Back to School with #Black Lives Matter

Black Lives Matter as a vehicle for addressing racial disparities in school discipline

With a new school year approaching, I found myself thinking about #BlackLivesMatter (BLM).

Not just because of the violent summer of 2016, marked by more Black men dead at the hands of police and snipers targeting white police officers.

Or, because I worry about how my students process these terrible events, particularly against the backdrop of a political campaign season that has unleashed some of the most overtly hateful and vituperative racialized and sexist rhetoric I have ever seen.

BLM has elevated and placed into context the police shootings.   It has the potential to do even more.  As an “ideological and political intervention,” BLM is about more than just protesting:  its focus is on securing material change for African Americans.  That’s why, as we go back to school, I see BLM as a promising vehicle for challenging deep seated inequality contributing to Black dis-ease in society:  disparities public education.

With its roots in protesting police brutality against African American communities, Black Lives Matter is a social movement focused on highlighting and dismantling systemic barriers confronting Black people.  Among its organizing principles is a commitment to family-friendly spaces and communal supports for our children, which necessarily implicates public education and the racial inequalities plaguing it. Inequities in resources and quality of school come at a great cost to Black communities and the entire nation. As President Obama observed after the tragic shooting deaths of five police officers in Dallas, “we choose to underinvest in decent schools,” which he argued has helped fuel the divide between law enforcement and communities.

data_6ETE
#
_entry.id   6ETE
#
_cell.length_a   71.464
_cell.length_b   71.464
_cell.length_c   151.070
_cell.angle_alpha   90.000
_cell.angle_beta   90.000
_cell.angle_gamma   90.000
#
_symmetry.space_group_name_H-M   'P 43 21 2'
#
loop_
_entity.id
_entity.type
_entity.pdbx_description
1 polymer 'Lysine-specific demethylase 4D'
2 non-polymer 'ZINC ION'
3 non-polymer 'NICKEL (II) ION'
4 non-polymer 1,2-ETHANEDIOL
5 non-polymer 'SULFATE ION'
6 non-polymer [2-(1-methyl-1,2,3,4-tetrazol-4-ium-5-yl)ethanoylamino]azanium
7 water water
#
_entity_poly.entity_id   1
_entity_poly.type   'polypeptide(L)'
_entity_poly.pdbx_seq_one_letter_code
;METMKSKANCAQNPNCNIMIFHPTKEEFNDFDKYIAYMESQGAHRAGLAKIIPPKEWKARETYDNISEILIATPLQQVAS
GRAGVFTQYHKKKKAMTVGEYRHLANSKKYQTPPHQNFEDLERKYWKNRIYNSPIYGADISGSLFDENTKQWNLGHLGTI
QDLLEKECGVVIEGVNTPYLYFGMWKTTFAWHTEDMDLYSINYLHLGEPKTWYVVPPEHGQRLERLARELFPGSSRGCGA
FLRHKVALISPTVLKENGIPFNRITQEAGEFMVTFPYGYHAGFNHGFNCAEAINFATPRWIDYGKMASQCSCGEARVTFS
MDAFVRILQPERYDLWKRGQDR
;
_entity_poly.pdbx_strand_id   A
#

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In this sense, education reform is a ripe target for BLM activism.  Take school discipline, for example.

School-to-Prison Pipeline

Too many Black children attend schools where the most prominent features are harsh punishment, metal detectors, and police personnel.  While administrators say such measures provide safety, they transform the learning environment from being incubators for college into prep schools for incarceration.

These practices, sometimes called the School-to-Prison Pipeline, persist at every level of schooling.  For example, the Department of Education (ED) reports that Black pre-school kids are suspended from school more than their white counterparts– almost four times as often.   This pattern persists throughout their education , with African American boys and girls getting suspended at rates exceeding their enrollments:    ED found that Black girls, for example, were 8% of enrolled students but 14% of students suspended.   In a January 8, 2014, “Dear Colleague” letter, ED and the Department of Justice (DOJ) further cited research indicating that the increased suspension rate wasn’t the result of greater misbehavior by Black children.  Instead, the agencies found that “racial discrimination in school discipline is a real problem.”

The Effects of Disparities in Discipline